“But at this point it’s difficult to see how that endgame would fit with the U.S. endgame, because the U.S. is not likely to withdraw sanctions until Iran has given up on its nuclear ambitions,” Mr. Phillips said.

The Trump administration has shown no sign of easing pressure on Iran. In addition to the continuing economic sanctions, the White House in April ended a set of sanctions exemptions to eight countries and imposed a global embargo on Iranian crude oil exports.

Analysts say the embargo move precipitated Iran’s alleged attacks on oil tankers in the Persian Gulf and Gulf of Oman. The attacks could be read as a signal from Tehran that it will make it difficult for any other country to transport oil through the region.

The White House doubled down Monday on its rejection of the Obama-era nuclear accord and offered little indication that it is willing to return to the negotiating table.

“Iran’s enrichment plans are only possible because the horrible nuclear deal left the their capabilities intact. President Trump has made it clear that he will never allow Iran to develop nuclear weapons,” Garrett Marquis, White House National Security Council spokesman, said in a statement. “The regime’s nuclear blackmail must be met with increased international pressure.”

Mr. Trump said little about the enrichment announcement from Iranian leaders, although he retweeted a Fox News Channel headline about Tehran’s plan to ignore nuclear limits.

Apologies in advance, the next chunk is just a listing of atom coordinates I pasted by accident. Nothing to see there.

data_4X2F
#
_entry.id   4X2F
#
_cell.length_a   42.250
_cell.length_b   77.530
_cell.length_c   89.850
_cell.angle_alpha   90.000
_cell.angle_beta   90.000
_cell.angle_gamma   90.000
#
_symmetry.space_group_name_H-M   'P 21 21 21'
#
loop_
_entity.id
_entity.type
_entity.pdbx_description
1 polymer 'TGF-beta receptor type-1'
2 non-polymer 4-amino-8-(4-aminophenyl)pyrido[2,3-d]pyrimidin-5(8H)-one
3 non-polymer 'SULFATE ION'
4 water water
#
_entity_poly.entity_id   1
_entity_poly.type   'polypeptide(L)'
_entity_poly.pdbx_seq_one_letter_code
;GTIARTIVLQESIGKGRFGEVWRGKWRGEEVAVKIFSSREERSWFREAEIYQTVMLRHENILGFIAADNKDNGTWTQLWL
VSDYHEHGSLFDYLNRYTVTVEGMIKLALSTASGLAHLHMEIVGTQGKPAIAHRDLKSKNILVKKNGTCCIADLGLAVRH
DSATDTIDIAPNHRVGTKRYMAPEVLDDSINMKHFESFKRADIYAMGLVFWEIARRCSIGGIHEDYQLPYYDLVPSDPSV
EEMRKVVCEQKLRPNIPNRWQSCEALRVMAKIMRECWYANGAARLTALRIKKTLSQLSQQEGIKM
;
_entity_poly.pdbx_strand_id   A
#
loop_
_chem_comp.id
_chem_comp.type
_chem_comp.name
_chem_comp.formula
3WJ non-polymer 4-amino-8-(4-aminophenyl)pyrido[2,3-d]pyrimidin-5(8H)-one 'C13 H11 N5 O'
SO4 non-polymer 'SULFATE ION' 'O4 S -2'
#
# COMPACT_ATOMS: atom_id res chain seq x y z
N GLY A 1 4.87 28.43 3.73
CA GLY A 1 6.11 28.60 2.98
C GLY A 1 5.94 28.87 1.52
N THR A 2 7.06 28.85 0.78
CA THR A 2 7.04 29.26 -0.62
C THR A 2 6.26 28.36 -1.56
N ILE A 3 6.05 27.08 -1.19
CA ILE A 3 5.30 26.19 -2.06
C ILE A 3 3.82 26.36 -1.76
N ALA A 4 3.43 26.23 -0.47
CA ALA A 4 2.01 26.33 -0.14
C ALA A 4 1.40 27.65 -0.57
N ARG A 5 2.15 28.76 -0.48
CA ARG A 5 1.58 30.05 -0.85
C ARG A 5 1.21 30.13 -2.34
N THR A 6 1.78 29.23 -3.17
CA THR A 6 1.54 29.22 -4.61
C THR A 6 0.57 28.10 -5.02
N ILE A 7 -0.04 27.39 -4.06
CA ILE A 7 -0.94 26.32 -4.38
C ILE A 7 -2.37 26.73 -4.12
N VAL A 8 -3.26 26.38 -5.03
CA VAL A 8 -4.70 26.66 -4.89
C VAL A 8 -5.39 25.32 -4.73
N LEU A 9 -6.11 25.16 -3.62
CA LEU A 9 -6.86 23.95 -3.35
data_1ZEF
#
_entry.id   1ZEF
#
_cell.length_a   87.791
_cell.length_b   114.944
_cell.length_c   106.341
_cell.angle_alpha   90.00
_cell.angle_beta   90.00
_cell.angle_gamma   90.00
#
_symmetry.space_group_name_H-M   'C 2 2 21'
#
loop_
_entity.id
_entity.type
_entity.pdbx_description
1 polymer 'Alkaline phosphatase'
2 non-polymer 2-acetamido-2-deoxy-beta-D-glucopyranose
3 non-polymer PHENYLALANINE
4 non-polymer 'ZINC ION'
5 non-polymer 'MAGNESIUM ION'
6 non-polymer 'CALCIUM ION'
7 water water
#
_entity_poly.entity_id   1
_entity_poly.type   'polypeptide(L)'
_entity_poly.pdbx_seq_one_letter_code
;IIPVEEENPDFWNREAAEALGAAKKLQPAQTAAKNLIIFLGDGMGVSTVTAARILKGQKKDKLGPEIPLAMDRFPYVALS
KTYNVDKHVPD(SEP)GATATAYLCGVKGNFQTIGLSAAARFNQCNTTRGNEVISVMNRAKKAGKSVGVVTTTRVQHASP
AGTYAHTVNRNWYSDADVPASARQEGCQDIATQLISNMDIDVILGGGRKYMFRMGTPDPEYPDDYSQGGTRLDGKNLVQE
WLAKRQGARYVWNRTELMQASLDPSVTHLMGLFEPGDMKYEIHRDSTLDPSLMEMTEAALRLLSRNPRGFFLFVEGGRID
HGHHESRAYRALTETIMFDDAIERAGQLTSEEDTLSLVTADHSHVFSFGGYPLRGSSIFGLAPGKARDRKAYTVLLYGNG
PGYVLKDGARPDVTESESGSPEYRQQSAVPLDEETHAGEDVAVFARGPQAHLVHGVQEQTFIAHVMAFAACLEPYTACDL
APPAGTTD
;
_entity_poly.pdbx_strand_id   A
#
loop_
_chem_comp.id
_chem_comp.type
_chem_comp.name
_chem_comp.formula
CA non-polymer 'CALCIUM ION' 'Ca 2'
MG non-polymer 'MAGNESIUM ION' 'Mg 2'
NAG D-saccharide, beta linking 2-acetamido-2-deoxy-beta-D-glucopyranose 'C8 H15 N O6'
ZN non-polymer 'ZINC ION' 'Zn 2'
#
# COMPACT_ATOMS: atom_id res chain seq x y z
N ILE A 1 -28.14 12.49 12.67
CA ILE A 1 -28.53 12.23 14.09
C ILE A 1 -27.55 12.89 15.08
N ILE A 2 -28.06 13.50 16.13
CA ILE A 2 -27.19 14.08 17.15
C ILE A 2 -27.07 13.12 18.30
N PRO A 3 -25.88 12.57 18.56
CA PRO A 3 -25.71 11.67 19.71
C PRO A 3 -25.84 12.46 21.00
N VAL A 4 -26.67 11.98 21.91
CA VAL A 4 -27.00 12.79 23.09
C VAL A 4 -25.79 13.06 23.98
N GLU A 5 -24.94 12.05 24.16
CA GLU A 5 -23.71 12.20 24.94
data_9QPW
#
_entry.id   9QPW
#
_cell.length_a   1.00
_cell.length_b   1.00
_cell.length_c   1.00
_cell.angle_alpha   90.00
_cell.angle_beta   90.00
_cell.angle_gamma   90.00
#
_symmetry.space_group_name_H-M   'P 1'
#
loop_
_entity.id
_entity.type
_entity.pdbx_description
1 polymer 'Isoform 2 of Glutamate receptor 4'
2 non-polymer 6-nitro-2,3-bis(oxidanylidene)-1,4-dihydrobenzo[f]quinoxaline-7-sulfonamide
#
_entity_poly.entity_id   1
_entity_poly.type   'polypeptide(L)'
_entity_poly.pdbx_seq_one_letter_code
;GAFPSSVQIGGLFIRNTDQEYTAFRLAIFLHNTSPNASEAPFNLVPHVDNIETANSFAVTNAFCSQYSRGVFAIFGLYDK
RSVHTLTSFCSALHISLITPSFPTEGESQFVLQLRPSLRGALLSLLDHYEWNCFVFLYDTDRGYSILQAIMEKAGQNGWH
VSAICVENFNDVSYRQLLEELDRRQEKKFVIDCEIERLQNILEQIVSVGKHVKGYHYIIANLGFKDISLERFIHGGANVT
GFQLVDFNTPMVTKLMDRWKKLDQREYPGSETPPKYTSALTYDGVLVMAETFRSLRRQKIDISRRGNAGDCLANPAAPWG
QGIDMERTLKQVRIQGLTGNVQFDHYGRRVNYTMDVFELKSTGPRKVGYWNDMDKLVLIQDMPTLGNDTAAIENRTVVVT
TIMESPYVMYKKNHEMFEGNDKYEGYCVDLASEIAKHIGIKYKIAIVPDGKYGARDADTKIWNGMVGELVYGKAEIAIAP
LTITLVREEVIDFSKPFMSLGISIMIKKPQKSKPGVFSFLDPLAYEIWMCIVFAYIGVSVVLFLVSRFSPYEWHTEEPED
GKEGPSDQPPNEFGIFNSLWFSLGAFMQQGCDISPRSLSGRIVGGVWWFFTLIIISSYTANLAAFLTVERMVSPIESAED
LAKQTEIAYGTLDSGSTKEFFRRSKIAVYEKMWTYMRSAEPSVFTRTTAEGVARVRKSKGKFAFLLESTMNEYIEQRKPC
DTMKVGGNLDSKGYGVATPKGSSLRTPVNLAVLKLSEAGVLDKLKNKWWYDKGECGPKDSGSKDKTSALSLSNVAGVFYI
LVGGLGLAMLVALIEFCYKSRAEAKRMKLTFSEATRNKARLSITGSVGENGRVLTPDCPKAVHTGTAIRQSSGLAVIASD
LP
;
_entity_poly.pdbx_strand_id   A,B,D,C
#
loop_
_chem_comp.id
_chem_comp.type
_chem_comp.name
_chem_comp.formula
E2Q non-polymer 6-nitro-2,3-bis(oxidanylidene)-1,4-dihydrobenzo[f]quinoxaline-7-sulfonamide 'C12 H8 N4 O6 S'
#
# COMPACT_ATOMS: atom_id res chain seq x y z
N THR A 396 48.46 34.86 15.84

“Iran to defy Uranium Stockpile Limit,” the president tweeted.

It remains to be seen how Monday’s developments will impact U.S. attempts to sway European leaders into alignment with the administration’s hardening posture toward Iran. Several in Europe have sought to save the 2015 nuclear deal and have criticized Mr. Trump’s decision to scrap it.

On a separate front Monday, the Pentagon released fresh information relating to the oil tanker attacks and placed blame entirely on Tehran. Defense Department officials provided photo evidence that they said proves Iranian military personnel used limpet mines — small bombs that attach to ships via magnets — to target the vessels.

Some argue that the incident was a clear example of Iran’s broader strategy.

“Iranians have often approached negotiations not by behaving well and trying to create a positive climate but instead by behaving poorly and making the first concession to return their behavior to the status quo ante,” Jon B. Alterman, director of the Middle East Program at the Center for Strategic and International Studies, wrote recently.

“That way, they get something without really giving something up. There’s brinkmanship involved. They want the world to become concerned and to feel an urgent need for the United States and the Iranians to talk.”

The Pentagon also said Iranian-made missiles have been used in recent days to target American drones in a clear sign of increasing military tension.

U.S. Central Command said an American MQ-9 Reaper drone conducting surveillance around the time of the oil tanker attacks was targeted by “a modified Iranian SA-7 surface-to-air missile.”

“The SA-7 was ineffective and its closest point of approach to the MQ-9 was approximately one kilometer,” Central Command spokesman Lt. Col. Earl Brown said in a statement.

Days before the attempted attack on the Reaper drone in the Gulf of Oman, another MQ-9 was shot down with the same type of Iranian-made surface-to-air missile in Yemen. The June 6 shoot-down was carried out by Tehran-backed Houthi separatists, who are in the midst of a civil war with Saudi-backed government forces in Yemen.

⦁ Carlo Muñoz contributed to this article, which is based in part on wire service reports.

• Ben Wolfgang can be reached at bwolfgang@washingtontimes.com.